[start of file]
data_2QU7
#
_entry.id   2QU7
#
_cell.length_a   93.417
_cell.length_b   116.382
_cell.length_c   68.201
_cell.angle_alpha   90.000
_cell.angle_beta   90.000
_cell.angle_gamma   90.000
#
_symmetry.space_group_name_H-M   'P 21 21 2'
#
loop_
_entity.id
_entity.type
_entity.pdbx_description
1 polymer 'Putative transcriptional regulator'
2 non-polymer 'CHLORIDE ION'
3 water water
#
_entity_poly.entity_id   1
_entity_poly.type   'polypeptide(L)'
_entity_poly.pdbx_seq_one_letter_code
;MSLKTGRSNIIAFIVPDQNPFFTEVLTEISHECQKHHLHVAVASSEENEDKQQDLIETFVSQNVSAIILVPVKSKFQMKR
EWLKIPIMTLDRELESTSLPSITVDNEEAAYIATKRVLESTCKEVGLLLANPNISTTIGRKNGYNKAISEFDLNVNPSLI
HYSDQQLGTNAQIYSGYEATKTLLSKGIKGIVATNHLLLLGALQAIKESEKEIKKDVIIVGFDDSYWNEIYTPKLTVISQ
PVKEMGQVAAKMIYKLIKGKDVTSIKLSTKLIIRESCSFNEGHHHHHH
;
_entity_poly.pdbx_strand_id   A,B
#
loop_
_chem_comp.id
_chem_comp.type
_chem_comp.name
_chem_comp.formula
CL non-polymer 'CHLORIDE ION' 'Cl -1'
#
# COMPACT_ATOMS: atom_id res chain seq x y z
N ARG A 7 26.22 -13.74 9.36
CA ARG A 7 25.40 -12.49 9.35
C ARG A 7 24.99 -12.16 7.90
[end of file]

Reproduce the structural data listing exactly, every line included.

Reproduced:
data_2QU7
#
_entry.id   2QU7
#
_cell.length_a   93.417
_cell.length_b   116.382
_cell.length_c   68.201
_cell.angle_alpha   90.000
_cell.angle_beta   90.000
_cell.angle_gamma   90.000
#
_symmetry.space_group_name_H-M   'P 21 21 2'
#
loop_
_entity.id
_entity.type
_entity.pdbx_description
1 polymer 'Putative transcriptional regulator'
2 non-polymer 'CHLORIDE ION'
3 water water
#
_entity_poly.entity_id   1
_entity_poly.type   'polypeptide(L)'
_entity_poly.pdbx_seq_one_letter_code
;MSLKTGRSNIIAFIVPDQNPFFTEVLTEISHECQKHHLHVAVASSEENEDKQQDLIETFVSQNVSAIILVPVKSKFQMKR
EWLKIPIMTLDRELESTSLPSITVDNEEAAYIATKRVLESTCKEVGLLLANPNISTTIGRKNGYNKAISEFDLNVNPSLI
HYSDQQLGTNAQIYSGYEATKTLLSKGIKGIVATNHLLLLGALQAIKESEKEIKKDVIIVGFDDSYWNEIYTPKLTVISQ
PVKEMGQVAAKMIYKLIKGKDVTSIKLSTKLIIRESCSFNEGHHHHHH
;
_entity_poly.pdbx_strand_id   A,B
#
loop_
_chem_comp.id
_chem_comp.type
_chem_comp.name
_chem_comp.formula
CL non-polymer 'CHLORIDE ION' 'Cl -1'
#
# COMPACT_ATOMS: atom_id res chain seq x y z
N ARG A 7 26.22 -13.74 9.36
CA ARG A 7 25.40 -12.49 9.35
C ARG A 7 24.99 -12.16 7.90